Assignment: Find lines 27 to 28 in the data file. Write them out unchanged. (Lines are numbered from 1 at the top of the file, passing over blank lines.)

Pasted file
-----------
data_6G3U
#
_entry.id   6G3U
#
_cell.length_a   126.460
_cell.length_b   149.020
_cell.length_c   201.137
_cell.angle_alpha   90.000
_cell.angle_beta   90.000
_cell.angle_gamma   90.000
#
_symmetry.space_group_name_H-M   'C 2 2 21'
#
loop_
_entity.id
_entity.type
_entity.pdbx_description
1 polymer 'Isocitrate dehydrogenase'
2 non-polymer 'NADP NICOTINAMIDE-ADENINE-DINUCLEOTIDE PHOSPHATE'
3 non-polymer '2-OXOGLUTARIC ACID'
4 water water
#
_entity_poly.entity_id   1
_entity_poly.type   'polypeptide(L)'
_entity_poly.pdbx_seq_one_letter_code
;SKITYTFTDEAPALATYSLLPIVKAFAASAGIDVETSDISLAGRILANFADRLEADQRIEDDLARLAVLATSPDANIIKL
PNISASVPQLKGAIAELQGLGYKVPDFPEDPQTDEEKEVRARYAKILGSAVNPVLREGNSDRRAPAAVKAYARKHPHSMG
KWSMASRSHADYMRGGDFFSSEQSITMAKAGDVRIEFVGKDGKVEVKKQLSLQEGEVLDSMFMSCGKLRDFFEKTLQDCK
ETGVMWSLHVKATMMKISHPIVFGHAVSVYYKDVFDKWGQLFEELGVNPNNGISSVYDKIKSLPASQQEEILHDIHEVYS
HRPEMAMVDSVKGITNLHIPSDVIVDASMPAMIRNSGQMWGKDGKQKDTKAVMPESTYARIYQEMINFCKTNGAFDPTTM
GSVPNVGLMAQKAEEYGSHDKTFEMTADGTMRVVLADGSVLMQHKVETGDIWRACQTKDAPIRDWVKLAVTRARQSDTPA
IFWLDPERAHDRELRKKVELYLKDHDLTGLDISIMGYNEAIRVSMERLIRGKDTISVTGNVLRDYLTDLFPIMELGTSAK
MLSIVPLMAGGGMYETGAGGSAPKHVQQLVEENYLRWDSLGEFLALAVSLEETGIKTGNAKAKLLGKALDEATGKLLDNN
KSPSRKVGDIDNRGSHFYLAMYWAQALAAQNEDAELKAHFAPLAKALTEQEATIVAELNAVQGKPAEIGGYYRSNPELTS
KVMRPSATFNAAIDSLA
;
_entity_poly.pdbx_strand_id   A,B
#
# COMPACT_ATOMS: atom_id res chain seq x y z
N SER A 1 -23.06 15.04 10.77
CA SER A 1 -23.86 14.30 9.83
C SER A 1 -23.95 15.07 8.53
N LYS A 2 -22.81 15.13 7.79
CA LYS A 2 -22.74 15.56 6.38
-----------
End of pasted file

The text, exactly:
PNISASVPQLKGAIAELQGLGYKVPDFPEDPQTDEEKEVRARYAKILGSAVNPVLREGNSDRRAPAAVKAYARKHPHSMG
KWSMASRSHADYMRGGDFFSSEQSITMAKAGDVRIEFVGKDGKVEVKKQLSLQEGEVLDSMFMSCGKLRDFFEKTLQDCK